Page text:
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Wife accuses Hawkins presidential hopeful of trespassing, harassment

Jeff Bobo • Jan 20, 2016 at 7:23 AM

ROGERSVILLE — A Hawkins County man who announced two years ago he would run for president of the United States in 2016 will first have to answer a criminal complaint filed by his ex-wife accusing him of criminal trespassing and telephone harassment.

Richard “Darrell” Trigg, 56, of Rogersville, is scheduled to appear in Hawkins County Sessions Court Jan. 27 on a private prosecution warrant filed by his ex-wife, Lori Jones.

Jones filed a complaint against Trigg on Dec. 26 alleging she saw Trigg sitting in his Jeep Cherokee behind her house on Shepherds Chapel Road just west of Rogersville.

“She showed me in her court paperwork where he has no right to be on her property,” said HCSO Sgt. Michael Allen, who took Jones’ report. “This is an ongoing issue. Every time she leaves and goes out of town, her neighbors inform her that he shows up there every day.”

Allen advised Jones how to obtain a private prosecution warrant through Sessions Court, and her warrant was served on Trigg on Jan. 11.

Jones previously filed private prosecution warrants against Trigg twice in 2012 for violation of an order of protection — once for an incident that allegedly occurred on Nov. 28 of that year, and once for an incident that allegedly occurred on Dec. 13 of that year.

Both counts were dropped in March of 2013 by nolle prosequi, which is a legal term that means “unwilling to prosecute.”

Trigg, who operates his own engineering consulting firm, announced publicly during the 2014 Day of Prayer celebration in downtown Rogersville that he would be running for president of the United States in 2016.

Among Darrell Trigg’s goals if elected president is to change the U.S. Constitution, eliminating “separation of church and state” and replacing that with “union of church and state.”

During his public appearance May 1, 2014 Trigg mentioned several changes planned for this country if elected, not the least of which is making Christianity the official religion of the United States.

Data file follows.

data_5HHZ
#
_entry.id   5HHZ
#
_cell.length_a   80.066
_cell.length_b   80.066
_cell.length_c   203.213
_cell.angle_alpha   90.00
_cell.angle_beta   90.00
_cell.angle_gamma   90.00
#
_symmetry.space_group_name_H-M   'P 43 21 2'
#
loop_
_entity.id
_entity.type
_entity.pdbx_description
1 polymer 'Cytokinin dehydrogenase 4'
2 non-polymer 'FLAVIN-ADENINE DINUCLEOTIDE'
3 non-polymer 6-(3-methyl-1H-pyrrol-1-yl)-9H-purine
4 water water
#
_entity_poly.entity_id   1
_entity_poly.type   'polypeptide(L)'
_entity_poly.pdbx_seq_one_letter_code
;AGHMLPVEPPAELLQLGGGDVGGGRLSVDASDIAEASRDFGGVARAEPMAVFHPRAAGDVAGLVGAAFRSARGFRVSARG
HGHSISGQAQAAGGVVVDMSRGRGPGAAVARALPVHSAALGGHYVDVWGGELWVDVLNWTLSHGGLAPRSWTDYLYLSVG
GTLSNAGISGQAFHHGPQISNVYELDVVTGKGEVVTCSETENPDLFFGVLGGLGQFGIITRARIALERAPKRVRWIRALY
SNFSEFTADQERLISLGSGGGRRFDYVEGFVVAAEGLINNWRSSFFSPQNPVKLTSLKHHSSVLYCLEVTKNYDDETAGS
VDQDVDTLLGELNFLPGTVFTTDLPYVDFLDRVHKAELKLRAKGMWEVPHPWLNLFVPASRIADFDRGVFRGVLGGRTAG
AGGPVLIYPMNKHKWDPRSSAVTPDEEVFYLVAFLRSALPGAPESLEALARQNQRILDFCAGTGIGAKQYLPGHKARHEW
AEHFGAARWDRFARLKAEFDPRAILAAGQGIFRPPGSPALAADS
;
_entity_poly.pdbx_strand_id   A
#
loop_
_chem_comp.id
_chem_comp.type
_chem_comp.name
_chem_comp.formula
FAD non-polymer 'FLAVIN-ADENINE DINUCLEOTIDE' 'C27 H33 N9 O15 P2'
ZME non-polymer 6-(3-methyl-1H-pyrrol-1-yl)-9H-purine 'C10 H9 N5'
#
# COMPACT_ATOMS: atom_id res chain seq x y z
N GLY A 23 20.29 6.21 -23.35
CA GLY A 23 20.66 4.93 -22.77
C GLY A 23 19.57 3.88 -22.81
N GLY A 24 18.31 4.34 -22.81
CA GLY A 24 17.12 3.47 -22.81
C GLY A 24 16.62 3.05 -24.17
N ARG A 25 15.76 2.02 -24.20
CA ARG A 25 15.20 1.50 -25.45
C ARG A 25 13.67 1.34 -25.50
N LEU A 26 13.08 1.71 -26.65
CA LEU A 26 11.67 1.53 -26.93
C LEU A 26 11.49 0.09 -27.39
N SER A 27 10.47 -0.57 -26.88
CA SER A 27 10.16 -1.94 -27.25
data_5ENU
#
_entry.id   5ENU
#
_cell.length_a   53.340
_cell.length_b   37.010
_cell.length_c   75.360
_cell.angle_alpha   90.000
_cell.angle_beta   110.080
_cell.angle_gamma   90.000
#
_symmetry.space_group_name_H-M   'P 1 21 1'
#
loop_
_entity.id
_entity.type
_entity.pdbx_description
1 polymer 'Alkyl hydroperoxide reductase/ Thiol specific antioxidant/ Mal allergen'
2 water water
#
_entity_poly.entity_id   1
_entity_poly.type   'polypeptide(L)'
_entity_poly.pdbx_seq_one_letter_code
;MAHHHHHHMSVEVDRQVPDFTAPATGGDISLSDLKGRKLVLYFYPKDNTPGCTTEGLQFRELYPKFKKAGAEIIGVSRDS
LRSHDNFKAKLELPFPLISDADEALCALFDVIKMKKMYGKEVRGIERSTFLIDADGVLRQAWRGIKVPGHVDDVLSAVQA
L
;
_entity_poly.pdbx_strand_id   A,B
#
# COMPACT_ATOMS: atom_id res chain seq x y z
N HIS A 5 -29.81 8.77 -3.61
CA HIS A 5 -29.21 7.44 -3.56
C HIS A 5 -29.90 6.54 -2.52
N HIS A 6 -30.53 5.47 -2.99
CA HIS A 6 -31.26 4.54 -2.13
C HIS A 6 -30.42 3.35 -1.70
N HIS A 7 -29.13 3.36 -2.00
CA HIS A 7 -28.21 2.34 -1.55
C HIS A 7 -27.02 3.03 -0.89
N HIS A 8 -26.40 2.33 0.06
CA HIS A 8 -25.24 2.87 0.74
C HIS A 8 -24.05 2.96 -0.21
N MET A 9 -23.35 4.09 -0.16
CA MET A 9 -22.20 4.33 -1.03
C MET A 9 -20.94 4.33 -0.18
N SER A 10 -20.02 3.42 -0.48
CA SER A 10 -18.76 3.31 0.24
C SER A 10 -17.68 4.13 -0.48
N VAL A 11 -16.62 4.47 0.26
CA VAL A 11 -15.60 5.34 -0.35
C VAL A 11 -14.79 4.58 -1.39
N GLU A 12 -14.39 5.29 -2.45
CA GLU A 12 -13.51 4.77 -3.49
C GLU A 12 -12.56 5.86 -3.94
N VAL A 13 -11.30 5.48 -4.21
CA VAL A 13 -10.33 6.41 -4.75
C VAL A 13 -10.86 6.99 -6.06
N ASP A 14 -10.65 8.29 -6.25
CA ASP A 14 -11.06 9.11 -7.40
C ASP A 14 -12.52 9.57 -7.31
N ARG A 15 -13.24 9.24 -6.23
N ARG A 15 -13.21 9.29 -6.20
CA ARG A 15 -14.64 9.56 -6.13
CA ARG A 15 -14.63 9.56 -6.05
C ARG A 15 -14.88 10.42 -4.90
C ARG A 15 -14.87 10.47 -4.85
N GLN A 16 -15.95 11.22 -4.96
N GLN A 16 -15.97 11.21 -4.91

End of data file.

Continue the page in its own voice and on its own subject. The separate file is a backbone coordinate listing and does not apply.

Under Trigg’s presidency the Bible will be a mandatory subject for K-12 students in public schools.

Marriage will be re-established as “Holy Matrimony” between a man and woman, gay marriage will be banned, and homosexuality “will not be recognized legally, or any other way.”

Adultery will be punishable by jail time and large fines.

Nudity will be banned from the Internet and television, as well as excessive violence, foul language, blasphemy, or any form of homosexuality.

Marijuana will not be legal except for medicinal purposes.

On his campaign website he acknowledges his wife Lori who he married in 1987, but doesn’t mention that they have been divorced since 2013.

Trigg is not yet an official candidate for president in Tennessee, according to Adam Ghassemi, who is director of communications for the Tennessee Secretary of State’s office which oversees the state elections commission.

“Also, the ‘Christian Party’ has not sought minor party status in Tennessee,” Ghassemi told the Times-News Tuesday. “The deadline to organize for a minor party for the November election is August 10. The deadline to qualify as an independent for president in August 25.”

Trigg was released from the Hawkins County Jail about a half hour after being booked into jail on Jan. 11.                      

Darrell Trigg announces his intent to run for president during the Rogersville Day of Prayer celebration in 2014 

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